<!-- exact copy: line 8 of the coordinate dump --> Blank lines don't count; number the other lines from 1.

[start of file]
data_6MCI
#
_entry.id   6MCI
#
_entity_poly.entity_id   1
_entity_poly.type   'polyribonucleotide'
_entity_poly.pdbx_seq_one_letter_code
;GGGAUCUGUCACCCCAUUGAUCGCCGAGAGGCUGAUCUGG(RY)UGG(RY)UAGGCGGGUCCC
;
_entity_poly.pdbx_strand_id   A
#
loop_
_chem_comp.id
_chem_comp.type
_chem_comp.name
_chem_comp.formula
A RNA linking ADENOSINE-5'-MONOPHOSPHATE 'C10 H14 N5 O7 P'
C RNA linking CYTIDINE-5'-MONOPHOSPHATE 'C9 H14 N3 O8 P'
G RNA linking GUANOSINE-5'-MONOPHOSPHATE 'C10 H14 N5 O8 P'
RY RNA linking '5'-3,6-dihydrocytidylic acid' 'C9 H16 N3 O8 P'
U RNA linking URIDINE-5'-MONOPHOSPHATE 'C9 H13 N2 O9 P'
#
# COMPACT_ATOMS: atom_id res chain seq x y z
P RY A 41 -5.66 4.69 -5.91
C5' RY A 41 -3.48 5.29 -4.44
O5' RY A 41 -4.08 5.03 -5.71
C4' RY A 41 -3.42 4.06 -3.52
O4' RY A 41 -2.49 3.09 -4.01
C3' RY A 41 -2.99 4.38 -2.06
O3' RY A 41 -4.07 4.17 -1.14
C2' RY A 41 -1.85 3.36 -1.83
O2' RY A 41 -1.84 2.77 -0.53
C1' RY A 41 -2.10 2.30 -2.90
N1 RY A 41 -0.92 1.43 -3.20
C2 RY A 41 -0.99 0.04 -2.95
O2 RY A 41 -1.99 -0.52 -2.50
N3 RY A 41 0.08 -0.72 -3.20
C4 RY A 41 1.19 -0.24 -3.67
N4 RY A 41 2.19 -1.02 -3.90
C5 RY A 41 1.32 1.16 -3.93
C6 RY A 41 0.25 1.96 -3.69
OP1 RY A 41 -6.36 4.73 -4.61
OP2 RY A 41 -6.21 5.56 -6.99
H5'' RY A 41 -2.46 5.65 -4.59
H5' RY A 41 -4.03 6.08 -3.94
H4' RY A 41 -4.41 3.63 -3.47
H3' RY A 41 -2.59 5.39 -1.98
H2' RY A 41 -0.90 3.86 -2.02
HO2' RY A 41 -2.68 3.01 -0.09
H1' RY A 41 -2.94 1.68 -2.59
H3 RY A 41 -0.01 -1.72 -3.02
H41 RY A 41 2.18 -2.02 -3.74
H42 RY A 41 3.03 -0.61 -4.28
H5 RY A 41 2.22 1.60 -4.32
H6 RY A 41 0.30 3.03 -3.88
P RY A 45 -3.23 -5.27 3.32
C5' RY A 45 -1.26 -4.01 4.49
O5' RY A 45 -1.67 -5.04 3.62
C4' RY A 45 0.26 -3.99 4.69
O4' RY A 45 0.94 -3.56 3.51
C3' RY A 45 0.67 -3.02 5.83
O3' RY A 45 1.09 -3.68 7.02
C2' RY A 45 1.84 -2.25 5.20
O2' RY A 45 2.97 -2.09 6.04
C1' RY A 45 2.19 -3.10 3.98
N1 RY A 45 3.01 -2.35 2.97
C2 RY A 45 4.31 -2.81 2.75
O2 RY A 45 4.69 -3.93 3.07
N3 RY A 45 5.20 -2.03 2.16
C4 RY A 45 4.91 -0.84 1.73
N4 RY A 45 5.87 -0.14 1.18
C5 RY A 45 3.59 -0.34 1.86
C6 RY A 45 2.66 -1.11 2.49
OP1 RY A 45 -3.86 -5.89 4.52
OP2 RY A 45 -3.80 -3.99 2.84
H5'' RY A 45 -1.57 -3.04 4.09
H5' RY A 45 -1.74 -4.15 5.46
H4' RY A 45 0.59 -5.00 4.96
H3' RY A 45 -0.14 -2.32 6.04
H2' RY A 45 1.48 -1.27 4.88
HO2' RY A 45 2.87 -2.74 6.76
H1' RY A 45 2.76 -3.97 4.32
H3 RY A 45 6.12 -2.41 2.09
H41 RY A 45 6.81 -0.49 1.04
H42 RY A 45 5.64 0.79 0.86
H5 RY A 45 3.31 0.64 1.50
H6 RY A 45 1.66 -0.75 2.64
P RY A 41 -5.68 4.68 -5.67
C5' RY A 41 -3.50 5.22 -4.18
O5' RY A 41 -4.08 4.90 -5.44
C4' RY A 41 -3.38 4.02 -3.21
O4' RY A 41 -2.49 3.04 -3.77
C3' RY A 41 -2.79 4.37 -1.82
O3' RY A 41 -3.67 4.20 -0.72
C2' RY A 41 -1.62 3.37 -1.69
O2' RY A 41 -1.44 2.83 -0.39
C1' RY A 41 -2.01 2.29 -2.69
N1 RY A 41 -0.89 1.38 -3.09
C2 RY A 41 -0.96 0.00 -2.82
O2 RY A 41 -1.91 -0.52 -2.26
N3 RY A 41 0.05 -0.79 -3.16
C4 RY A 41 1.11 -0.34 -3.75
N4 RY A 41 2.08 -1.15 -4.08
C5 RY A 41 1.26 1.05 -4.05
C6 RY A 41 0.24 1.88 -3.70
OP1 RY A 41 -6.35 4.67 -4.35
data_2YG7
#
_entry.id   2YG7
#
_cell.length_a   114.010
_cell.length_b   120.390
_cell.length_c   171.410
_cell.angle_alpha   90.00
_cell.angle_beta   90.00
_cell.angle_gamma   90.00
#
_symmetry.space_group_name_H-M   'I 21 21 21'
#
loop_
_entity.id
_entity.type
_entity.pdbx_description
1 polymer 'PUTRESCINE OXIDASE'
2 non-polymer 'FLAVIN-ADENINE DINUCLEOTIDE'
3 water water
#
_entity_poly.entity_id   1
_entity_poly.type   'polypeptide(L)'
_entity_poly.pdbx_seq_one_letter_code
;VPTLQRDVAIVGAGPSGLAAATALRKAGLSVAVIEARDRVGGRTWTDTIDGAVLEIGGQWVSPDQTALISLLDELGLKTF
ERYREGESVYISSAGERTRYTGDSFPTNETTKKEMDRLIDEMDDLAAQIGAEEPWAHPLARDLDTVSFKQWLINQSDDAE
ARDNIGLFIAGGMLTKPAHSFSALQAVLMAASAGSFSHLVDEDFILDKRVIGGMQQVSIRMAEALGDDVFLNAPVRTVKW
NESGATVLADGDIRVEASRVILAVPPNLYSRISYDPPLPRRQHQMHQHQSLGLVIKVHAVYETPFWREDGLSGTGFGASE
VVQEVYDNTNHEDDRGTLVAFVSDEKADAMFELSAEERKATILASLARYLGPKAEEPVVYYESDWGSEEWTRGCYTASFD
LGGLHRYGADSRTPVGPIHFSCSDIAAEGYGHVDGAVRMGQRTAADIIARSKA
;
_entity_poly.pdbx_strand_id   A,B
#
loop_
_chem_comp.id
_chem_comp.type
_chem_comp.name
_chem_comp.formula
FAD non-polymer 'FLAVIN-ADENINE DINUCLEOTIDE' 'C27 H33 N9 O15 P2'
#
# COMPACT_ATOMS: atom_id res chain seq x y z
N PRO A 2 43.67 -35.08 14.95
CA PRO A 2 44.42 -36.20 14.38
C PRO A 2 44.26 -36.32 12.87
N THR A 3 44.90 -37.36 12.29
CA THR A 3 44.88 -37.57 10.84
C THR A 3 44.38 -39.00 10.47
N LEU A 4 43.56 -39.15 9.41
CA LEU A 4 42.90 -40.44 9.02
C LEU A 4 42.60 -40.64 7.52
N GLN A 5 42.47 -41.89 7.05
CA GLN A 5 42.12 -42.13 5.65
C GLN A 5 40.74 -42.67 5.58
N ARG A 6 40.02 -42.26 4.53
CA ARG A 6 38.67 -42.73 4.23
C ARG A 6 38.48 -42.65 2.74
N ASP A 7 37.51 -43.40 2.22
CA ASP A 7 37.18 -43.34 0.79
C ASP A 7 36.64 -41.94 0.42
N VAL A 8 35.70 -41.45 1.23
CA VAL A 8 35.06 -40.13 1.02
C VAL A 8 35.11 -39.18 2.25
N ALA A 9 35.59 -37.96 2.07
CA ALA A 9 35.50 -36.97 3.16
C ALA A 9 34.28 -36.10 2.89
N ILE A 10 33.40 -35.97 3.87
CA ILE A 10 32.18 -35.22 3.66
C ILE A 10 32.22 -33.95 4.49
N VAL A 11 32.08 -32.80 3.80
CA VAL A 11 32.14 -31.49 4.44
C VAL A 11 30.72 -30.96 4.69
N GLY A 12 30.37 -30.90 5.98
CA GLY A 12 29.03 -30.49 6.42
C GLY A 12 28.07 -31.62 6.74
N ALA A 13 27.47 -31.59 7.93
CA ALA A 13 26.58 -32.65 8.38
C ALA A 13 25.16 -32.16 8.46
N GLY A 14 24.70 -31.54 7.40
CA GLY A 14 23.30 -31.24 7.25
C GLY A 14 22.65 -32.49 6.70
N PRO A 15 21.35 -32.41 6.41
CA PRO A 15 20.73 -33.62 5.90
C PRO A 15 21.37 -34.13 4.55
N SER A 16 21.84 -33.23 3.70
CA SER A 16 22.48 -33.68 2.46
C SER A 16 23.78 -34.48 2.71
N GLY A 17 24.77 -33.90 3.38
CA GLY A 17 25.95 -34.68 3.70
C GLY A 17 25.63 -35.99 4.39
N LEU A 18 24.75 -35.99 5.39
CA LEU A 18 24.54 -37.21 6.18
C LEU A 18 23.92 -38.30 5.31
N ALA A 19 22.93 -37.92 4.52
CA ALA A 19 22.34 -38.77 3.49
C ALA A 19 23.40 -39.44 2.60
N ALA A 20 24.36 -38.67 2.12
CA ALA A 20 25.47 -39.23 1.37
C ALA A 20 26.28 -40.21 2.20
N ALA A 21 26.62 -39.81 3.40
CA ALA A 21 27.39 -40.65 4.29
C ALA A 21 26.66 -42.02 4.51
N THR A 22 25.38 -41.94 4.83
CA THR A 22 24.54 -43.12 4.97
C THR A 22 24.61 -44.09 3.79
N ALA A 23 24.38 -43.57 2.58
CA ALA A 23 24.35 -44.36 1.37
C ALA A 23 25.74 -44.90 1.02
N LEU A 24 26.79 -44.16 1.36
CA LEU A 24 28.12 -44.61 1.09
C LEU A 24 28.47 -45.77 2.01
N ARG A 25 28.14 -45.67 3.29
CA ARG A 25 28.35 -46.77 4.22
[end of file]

;GGGAUCUGUCACCCCAUUGAUCGCCGAGAGGCUGAUCUGG(RY)UGG(RY)UAGGCGGGUCCC